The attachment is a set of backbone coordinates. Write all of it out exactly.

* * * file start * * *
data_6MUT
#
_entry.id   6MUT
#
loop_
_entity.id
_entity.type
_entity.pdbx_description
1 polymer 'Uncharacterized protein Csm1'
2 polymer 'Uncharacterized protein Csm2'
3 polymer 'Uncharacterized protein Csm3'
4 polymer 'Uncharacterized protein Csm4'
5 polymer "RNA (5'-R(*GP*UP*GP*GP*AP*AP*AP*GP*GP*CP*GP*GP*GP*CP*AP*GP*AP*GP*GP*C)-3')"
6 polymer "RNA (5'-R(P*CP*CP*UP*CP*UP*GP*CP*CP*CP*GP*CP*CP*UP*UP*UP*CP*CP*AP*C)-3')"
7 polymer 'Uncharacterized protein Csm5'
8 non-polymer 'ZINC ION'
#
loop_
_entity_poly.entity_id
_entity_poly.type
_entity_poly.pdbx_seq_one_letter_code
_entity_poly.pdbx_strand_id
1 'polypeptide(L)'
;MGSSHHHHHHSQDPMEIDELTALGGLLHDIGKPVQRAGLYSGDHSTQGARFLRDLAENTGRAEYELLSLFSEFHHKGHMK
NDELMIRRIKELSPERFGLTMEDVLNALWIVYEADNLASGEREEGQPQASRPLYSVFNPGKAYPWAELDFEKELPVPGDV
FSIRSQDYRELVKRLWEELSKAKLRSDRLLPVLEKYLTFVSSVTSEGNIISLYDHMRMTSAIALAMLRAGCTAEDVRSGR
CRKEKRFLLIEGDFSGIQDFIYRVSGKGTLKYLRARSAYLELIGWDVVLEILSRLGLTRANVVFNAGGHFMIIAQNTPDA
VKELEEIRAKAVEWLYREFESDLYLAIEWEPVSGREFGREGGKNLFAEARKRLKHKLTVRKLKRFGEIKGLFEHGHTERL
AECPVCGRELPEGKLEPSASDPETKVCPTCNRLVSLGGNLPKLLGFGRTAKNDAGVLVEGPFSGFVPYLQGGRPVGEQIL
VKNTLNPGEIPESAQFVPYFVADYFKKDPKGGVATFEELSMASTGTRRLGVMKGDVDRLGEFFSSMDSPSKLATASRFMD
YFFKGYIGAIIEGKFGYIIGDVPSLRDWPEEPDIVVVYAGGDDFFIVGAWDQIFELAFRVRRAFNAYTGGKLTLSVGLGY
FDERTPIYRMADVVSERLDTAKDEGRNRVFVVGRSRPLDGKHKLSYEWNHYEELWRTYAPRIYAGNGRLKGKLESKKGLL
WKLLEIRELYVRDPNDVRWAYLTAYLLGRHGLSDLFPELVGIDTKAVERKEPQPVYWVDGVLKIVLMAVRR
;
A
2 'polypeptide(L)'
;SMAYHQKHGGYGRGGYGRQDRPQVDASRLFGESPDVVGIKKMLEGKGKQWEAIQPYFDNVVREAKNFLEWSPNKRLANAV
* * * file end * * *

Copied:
data_6MUT
#
_entry.id   6MUT
#
loop_
_entity.id
_entity.type
_entity.pdbx_description
1 polymer 'Uncharacterized protein Csm1'
2 polymer 'Uncharacterized protein Csm2'
3 polymer 'Uncharacterized protein Csm3'
4 polymer 'Uncharacterized protein Csm4'
5 polymer "RNA (5'-R(*GP*UP*GP*GP*AP*AP*AP*GP*GP*CP*GP*GP*GP*CP*AP*GP*AP*GP*GP*C)-3')"
6 polymer "RNA (5'-R(P*CP*CP*UP*CP*UP*GP*CP*CP*CP*GP*CP*CP*UP*UP*UP*CP*CP*AP*C)-3')"
7 polymer 'Uncharacterized protein Csm5'
8 non-polymer 'ZINC ION'
#
loop_
_entity_poly.entity_id
_entity_poly.type
_entity_poly.pdbx_seq_one_letter_code
_entity_poly.pdbx_strand_id
1 'polypeptide(L)'
;MGSSHHHHHHSQDPMEIDELTALGGLLHDIGKPVQRAGLYSGDHSTQGARFLRDLAENTGRAEYELLSLFSEFHHKGHMK
NDELMIRRIKELSPERFGLTMEDVLNALWIVYEADNLASGEREEGQPQASRPLYSVFNPGKAYPWAELDFEKELPVPGDV
FSIRSQDYRELVKRLWEELSKAKLRSDRLLPVLEKYLTFVSSVTSEGNIISLYDHMRMTSAIALAMLRAGCTAEDVRSGR
CRKEKRFLLIEGDFSGIQDFIYRVSGKGTLKYLRARSAYLELIGWDVVLEILSRLGLTRANVVFNAGGHFMIIAQNTPDA
VKELEEIRAKAVEWLYREFESDLYLAIEWEPVSGREFGREGGKNLFAEARKRLKHKLTVRKLKRFGEIKGLFEHGHTERL
AECPVCGRELPEGKLEPSASDPETKVCPTCNRLVSLGGNLPKLLGFGRTAKNDAGVLVEGPFSGFVPYLQGGRPVGEQIL
VKNTLNPGEIPESAQFVPYFVADYFKKDPKGGVATFEELSMASTGTRRLGVMKGDVDRLGEFFSSMDSPSKLATASRFMD
YFFKGYIGAIIEGKFGYIIGDVPSLRDWPEEPDIVVVYAGGDDFFIVGAWDQIFELAFRVRRAFNAYTGGKLTLSVGLGY
FDERTPIYRMADVVSERLDTAKDEGRNRVFVVGRSRPLDGKHKLSYEWNHYEELWRTYAPRIYAGNGRLKGKLESKKGLL
WKLLEIRELYVRDPNDVRWAYLTAYLLGRHGLSDLFPELVGIDTKAVERKEPQPVYWVDGVLKIVLMAVRR
;
A
2 'polypeptide(L)'
;SMAYHQKHGGYGRGGYGRQDRPQVDASRLFGESPDVVGIKKMLEGKGKQWEAIQPYFDNVVREAKNFLEWSPNKRLANAV